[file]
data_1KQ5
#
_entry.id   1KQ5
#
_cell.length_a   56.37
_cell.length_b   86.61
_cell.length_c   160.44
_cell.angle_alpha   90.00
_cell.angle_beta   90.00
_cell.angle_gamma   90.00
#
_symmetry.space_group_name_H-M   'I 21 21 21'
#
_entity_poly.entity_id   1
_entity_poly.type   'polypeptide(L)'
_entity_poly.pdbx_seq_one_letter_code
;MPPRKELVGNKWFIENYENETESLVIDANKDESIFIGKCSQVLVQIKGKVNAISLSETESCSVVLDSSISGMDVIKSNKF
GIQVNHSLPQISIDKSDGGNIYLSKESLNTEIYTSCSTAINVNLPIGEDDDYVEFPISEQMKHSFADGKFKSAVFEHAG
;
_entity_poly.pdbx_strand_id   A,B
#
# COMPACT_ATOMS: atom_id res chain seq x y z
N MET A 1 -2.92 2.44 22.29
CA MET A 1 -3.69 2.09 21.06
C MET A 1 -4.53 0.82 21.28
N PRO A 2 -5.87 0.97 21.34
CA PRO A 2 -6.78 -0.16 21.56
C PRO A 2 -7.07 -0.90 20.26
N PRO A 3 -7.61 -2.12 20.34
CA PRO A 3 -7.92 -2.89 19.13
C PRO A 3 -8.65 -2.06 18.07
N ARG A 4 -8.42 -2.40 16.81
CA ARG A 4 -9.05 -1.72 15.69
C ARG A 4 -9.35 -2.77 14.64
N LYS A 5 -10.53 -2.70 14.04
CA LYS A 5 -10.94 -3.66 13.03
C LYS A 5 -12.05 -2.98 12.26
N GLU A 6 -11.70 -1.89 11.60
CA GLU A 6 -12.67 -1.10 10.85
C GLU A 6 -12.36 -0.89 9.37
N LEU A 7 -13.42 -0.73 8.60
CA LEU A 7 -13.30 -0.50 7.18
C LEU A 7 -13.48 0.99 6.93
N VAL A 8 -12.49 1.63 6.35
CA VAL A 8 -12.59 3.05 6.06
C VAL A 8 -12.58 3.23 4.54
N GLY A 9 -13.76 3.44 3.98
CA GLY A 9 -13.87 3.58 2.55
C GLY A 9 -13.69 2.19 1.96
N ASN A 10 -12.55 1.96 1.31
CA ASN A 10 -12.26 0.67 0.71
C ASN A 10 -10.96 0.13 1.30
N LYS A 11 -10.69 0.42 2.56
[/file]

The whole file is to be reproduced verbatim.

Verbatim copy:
data_1KQ5
#
_entry.id   1KQ5
#
_cell.length_a   56.37
_cell.length_b   86.61
_cell.length_c   160.44
_cell.angle_alpha   90.00
_cell.angle_beta   90.00
_cell.angle_gamma   90.00
#
_symmetry.space_group_name_H-M   'I 21 21 21'
#
_entity_poly.entity_id   1
_entity_poly.type   'polypeptide(L)'
_entity_poly.pdbx_seq_one_letter_code
;MPPRKELVGNKWFIENYENETESLVIDANKDESIFIGKCSQVLVQIKGKVNAISLSETESCSVVLDSSISGMDVIKSNKF
GIQVNHSLPQISIDKSDGGNIYLSKESLNTEIYTSCSTAINVNLPIGEDDDYVEFPISEQMKHSFADGKFKSAVFEHAG
;
_entity_poly.pdbx_strand_id   A,B
#
# COMPACT_ATOMS: atom_id res chain seq x y z
N MET A 1 -2.92 2.44 22.29
CA MET A 1 -3.69 2.09 21.06
C MET A 1 -4.53 0.82 21.28
N PRO A 2 -5.87 0.97 21.34
CA PRO A 2 -6.78 -0.16 21.56
C PRO A 2 -7.07 -0.90 20.26
N PRO A 3 -7.61 -2.12 20.34
CA PRO A 3 -7.92 -2.89 19.13
C PRO A 3 -8.65 -2.06 18.07
N ARG A 4 -8.42 -2.40 16.81
CA ARG A 4 -9.05 -1.72 15.69
C ARG A 4 -9.35 -2.77 14.64
N LYS A 5 -10.53 -2.70 14.04
CA LYS A 5 -10.94 -3.66 13.03
C LYS A 5 -12.05 -2.98 12.26
N GLU A 6 -11.70 -1.89 11.60
CA GLU A 6 -12.67 -1.10 10.85
C GLU A 6 -12.36 -0.89 9.37
N LEU A 7 -13.42 -0.73 8.60
CA LEU A 7 -13.30 -0.50 7.18
C LEU A 7 -13.48 0.99 6.93
N VAL A 8 -12.49 1.63 6.35
CA VAL A 8 -12.59 3.05 6.06
C VAL A 8 -12.58 3.23 4.54
N GLY A 9 -13.76 3.44 3.98
CA GLY A 9 -13.87 3.58 2.55
C GLY A 9 -13.69 2.19 1.96
N ASN A 10 -12.55 1.96 1.31
CA ASN A 10 -12.26 0.67 0.71
C ASN A 10 -10.96 0.13 1.30
N LYS A 11 -10.69 0.42 2.56